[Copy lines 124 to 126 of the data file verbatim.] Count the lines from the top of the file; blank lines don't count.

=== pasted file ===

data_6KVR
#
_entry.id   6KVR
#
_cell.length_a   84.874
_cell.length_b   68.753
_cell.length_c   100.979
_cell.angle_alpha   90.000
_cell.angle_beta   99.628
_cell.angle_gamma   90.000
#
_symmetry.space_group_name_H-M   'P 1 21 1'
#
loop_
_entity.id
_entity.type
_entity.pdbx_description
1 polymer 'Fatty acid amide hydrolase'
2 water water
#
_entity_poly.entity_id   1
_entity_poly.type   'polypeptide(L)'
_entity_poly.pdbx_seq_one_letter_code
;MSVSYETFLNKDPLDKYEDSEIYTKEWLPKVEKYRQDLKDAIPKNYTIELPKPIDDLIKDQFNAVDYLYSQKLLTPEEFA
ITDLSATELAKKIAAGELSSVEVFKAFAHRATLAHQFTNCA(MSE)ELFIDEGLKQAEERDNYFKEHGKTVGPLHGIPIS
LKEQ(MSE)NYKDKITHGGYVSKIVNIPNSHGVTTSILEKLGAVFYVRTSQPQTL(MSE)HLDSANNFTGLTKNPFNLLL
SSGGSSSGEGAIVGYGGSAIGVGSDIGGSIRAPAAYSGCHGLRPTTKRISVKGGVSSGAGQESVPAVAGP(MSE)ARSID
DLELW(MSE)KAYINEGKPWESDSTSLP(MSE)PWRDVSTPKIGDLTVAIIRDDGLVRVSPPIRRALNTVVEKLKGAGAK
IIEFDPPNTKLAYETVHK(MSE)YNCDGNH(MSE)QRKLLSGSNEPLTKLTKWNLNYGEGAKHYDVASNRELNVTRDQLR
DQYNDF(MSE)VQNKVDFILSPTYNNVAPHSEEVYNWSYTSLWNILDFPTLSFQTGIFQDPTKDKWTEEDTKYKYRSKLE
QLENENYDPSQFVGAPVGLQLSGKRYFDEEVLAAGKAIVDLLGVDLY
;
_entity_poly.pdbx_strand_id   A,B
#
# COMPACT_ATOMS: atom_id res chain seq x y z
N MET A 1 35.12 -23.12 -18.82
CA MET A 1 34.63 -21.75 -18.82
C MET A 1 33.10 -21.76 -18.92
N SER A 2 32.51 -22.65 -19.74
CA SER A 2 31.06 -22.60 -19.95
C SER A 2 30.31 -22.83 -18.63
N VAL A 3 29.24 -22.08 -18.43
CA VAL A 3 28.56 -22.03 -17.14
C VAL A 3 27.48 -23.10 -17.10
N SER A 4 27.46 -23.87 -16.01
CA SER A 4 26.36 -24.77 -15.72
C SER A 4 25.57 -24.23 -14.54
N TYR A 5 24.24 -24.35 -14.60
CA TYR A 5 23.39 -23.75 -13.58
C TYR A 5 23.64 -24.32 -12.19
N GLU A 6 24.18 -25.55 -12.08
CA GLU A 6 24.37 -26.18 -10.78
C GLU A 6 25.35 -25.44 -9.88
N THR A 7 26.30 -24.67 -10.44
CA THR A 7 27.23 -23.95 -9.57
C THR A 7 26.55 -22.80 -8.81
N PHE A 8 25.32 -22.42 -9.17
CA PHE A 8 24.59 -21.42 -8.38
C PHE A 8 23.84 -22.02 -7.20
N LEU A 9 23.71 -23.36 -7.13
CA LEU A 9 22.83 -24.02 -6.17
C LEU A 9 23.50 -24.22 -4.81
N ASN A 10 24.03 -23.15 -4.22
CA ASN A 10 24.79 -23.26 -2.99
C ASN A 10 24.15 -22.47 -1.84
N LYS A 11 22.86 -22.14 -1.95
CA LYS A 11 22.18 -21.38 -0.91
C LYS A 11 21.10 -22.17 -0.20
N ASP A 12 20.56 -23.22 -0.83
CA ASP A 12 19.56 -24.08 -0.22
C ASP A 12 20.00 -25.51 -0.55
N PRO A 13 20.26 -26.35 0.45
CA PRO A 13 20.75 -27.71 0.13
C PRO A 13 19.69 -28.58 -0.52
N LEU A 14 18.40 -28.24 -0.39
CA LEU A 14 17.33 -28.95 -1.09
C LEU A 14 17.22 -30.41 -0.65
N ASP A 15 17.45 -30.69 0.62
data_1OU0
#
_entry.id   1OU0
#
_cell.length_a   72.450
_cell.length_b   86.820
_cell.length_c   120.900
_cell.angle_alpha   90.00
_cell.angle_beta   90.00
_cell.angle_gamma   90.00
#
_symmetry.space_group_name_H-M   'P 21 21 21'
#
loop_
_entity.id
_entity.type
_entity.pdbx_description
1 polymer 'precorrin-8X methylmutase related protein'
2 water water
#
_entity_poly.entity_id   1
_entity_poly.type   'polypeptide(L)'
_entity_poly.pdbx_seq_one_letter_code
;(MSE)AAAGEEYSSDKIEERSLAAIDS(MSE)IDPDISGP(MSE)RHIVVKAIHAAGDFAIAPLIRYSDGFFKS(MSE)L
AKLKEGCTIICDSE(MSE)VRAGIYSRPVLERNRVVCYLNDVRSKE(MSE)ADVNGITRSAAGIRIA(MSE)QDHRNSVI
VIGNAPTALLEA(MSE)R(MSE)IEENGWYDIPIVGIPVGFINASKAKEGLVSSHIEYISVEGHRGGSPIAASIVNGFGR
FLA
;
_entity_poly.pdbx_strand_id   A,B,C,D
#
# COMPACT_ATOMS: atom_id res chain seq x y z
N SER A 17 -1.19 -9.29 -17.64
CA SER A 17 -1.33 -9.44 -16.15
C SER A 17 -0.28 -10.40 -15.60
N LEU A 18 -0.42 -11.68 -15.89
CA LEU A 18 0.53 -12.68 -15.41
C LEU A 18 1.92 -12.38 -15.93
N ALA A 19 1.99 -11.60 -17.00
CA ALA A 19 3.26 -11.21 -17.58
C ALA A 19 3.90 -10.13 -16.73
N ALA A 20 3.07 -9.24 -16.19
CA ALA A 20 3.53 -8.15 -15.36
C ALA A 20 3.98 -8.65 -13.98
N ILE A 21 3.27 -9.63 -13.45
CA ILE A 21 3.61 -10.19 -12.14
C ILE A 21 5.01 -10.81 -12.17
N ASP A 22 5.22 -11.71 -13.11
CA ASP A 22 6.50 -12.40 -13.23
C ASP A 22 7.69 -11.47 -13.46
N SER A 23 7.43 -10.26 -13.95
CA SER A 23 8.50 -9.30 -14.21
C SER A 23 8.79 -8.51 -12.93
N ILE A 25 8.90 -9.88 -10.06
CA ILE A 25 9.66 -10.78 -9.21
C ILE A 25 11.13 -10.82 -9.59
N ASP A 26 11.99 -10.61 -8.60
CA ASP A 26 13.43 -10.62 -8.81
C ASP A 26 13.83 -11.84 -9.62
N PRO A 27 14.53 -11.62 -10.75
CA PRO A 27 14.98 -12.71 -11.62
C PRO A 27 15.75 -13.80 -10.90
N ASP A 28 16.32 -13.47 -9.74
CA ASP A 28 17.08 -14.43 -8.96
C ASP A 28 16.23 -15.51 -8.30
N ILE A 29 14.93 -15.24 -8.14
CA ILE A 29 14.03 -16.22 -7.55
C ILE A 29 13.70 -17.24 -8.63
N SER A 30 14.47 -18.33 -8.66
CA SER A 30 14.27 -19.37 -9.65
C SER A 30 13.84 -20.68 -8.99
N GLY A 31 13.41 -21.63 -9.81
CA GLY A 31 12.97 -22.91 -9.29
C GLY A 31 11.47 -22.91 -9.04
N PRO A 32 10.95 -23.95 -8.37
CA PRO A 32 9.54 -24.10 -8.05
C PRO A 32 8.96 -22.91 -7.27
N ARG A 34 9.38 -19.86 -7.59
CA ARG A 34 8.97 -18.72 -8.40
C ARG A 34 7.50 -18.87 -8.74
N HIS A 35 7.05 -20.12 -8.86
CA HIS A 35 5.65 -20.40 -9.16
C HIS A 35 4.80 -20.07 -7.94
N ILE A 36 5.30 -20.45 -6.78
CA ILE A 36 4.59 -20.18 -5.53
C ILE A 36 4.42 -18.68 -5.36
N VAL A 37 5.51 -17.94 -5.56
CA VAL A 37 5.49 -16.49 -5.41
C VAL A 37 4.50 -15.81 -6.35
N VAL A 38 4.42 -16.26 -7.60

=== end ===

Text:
C ILE A 21 5.01 -10.81 -12.17
N ASP A 22 5.22 -11.71 -13.11
CA ASP A 22 6.50 -12.40 -13.23